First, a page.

Die Another Day (2002) – Lee Tamahori

Pierce Brosnan returns for his fourth and final outing in Die Another Day, the 20th canon James Bond film. Directed by Lee Tamahori, the milestone film is a bit of a fumble on the part of the writers Neal Purvis and Robert Wade as they throw in tons of visual nods and references to previous Bond films and have so much going on that the film simply rockets from set piece to set piece without much in the way of a cohesive, or enjoyable film.

Having said that there are things I like about the film, and there are a number of sequences I enjoy but even David Arnold’s score isn’t as superlative (though uses an updated of The 007 Theme by John Barry) as his previous two 007 scores were. And how did a title track by Madonna get her an extended cameo in the film?

This time out, the iconic Ian Fleming-created character, is investigating a diamond mogul, Gustav Graves (Toby Stephens) who has connections to a North Korean Colonel, Moon (Will Yun Lee) – a nod to the novels, the first non-Fleming written tale was Colonel Sun.

Bond isn’t prepared for what he finds, even when M (Judi Dench) informs him that they have a man on the inside of Graves’ company, Miranda Frost (Rosamund Pike) and a CIA agent, Jinx (Halle Berry) shows up with her own agenda.

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The gadgets end up being extremely silly in this film, an invisible car, and the computer work, noticeable especially in the opening surfing sequence (sigh) is pretty abysmal, even for the time.

And while the locations and camerawork are lovely, the story isn’t quite as engaging as a film, the 20th in a blockbuster series, should be. Brosnan had wanted a return to a grittier 007, there were rumours of spinning Jinx off into her own series, and the producers and writers seemed to be throwing everything they could into the script whether it worked or not.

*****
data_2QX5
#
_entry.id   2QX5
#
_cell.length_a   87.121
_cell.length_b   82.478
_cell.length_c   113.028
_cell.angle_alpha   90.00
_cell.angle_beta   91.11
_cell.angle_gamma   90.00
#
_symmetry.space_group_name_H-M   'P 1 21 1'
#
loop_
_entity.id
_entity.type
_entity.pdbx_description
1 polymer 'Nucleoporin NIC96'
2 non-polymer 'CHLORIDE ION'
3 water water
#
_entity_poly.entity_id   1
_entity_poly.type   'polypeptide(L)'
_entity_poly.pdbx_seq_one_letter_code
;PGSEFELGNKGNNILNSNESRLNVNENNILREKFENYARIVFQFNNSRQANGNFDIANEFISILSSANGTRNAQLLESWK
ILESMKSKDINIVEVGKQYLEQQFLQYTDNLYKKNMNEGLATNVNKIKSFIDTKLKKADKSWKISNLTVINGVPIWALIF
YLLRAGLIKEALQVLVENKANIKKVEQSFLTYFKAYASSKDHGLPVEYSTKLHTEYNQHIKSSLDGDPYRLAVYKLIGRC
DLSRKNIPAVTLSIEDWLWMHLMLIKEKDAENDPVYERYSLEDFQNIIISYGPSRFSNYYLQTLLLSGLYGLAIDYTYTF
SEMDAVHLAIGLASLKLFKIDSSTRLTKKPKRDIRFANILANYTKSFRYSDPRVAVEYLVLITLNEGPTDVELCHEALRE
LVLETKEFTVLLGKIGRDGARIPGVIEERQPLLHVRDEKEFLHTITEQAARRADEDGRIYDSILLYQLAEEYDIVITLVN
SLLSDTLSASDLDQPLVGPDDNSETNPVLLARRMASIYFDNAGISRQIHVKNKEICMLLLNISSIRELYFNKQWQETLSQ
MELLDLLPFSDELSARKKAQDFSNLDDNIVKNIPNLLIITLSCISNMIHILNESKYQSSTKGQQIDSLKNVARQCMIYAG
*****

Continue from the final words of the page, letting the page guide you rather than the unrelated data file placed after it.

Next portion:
On the flip side, the creative team took the full blame for the film and its reception, and moved the series in an appropriate direction for the next film.

There are tons of nods to Bond’s literary and film history throughout this movie, and while the nods are nice, a less fantastical story would have served just as nicely. Brosnan, while not appearing uncomfortable in the film, definitely isn’t delivering his best and perhaps that’s because he wasn’t keen on the story either.

While not the worst film in the series, this one was decidedly a fumble, and was definitely not to celebrate 50 years of Bond literary history, and 40 years of 007 cinematic adventures.

Happily, the series, as always, would endure. There would be an actor change and tonal shift change and the franchise would find new life when James Bond returned in Casino Royale…

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